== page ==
Passenger Pigeon is a project/concept for collecting aerial imagery from passenger plane windows with handheld digital cameras. To make a map, just take photos out the window of your commercial flight. Then use the free and open source MapKnitter.org to align the images with a map as soon as you land.
Examples (click links for TMS/Geotiff downloads)
- Utah (shown below): http://publiclab.org/notes/eustatic/5-10-2012/hills-have-acne-passenger-pigeon-photos-drill-sites-out-west
- Manhattan/Brooklyn: https://mapknitter.org/map/view/newtown-creek-docsearls
Tips for photographers
- point the camera as straight downwards as possible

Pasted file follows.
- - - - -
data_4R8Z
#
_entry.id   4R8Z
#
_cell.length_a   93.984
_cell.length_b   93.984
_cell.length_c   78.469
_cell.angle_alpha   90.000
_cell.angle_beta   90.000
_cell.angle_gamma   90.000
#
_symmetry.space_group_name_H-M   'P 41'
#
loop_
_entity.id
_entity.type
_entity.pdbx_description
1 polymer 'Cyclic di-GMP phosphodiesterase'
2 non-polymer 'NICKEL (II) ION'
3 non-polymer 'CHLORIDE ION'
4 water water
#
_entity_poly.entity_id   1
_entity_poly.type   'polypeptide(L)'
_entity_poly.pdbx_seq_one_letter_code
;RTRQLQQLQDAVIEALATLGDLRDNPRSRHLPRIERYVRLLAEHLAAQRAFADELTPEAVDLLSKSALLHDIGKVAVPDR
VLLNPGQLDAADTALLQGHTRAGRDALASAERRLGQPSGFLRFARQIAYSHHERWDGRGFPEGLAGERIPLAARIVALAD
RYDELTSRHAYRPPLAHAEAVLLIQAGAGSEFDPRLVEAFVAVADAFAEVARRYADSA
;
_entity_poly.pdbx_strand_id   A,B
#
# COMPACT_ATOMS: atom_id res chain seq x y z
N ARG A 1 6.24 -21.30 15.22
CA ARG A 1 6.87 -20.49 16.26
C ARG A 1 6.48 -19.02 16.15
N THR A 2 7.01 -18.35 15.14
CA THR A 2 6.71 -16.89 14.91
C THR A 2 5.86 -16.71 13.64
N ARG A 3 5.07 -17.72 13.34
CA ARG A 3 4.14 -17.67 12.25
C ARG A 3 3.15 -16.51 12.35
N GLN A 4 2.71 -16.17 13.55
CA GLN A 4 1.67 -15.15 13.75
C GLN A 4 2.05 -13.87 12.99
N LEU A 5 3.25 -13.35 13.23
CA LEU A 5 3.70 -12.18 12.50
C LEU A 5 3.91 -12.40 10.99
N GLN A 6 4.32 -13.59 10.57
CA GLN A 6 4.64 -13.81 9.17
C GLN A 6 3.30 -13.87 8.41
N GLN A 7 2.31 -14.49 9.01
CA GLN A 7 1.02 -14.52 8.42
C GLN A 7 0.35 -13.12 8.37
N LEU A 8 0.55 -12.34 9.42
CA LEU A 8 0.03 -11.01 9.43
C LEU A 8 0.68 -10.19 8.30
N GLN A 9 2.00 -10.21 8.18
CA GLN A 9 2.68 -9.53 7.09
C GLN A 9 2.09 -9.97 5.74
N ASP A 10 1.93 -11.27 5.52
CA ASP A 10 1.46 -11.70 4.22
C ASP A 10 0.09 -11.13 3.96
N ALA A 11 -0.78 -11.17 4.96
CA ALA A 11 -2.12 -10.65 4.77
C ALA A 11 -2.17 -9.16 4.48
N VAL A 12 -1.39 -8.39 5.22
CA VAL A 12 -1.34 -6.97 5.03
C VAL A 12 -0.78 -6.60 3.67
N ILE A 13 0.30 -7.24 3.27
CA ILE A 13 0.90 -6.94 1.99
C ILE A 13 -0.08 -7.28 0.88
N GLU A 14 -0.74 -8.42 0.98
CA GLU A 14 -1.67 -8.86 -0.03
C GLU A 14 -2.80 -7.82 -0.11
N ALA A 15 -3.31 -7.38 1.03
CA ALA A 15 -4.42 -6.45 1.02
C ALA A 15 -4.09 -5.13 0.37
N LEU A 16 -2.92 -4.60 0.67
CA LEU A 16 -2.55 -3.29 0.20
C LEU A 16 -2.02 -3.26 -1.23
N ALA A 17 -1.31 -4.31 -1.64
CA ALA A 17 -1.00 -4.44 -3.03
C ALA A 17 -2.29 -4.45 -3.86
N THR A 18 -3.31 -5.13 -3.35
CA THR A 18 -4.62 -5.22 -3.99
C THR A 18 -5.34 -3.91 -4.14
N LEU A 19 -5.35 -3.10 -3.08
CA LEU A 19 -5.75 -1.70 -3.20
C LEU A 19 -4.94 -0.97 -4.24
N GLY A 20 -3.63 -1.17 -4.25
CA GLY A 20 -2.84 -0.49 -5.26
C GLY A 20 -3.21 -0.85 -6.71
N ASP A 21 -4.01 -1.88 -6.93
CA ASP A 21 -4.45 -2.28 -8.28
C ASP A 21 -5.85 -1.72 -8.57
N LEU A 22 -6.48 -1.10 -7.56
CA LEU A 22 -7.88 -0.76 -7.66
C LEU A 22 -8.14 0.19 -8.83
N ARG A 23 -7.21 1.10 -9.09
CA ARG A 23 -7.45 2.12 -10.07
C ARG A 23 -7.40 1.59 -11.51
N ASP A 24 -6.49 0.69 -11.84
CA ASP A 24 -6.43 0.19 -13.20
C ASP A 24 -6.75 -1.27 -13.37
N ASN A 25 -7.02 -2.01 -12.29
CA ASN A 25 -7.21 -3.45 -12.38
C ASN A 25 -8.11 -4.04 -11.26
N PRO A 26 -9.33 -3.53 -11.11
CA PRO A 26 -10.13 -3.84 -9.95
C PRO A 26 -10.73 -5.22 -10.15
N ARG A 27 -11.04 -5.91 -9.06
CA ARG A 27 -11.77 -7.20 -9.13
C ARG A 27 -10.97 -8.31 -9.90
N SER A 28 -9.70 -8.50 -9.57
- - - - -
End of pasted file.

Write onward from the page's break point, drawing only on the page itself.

- hold the camera as stably as you can - brace it against the window
- try not to sit behind the wing, where the engine exhaust blurs the air
- take note of where the photos are, if you anticipate difficulty in placing them on a map later
- check flight-tracking websites ahead of time to plan when you'll be able to take good photos (possibly during landing or takeoff, if you're allowed to use your camera)
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Activities should include a materials list, costs and a step-by-step guide to construction with photos. Learn what makes a good activity here.
Some Public Lab folks have done multispectral imaging from a plane window -- see the near-infrared camera page for details on how to collect/produce infrared imagery with less than $150 of equipment.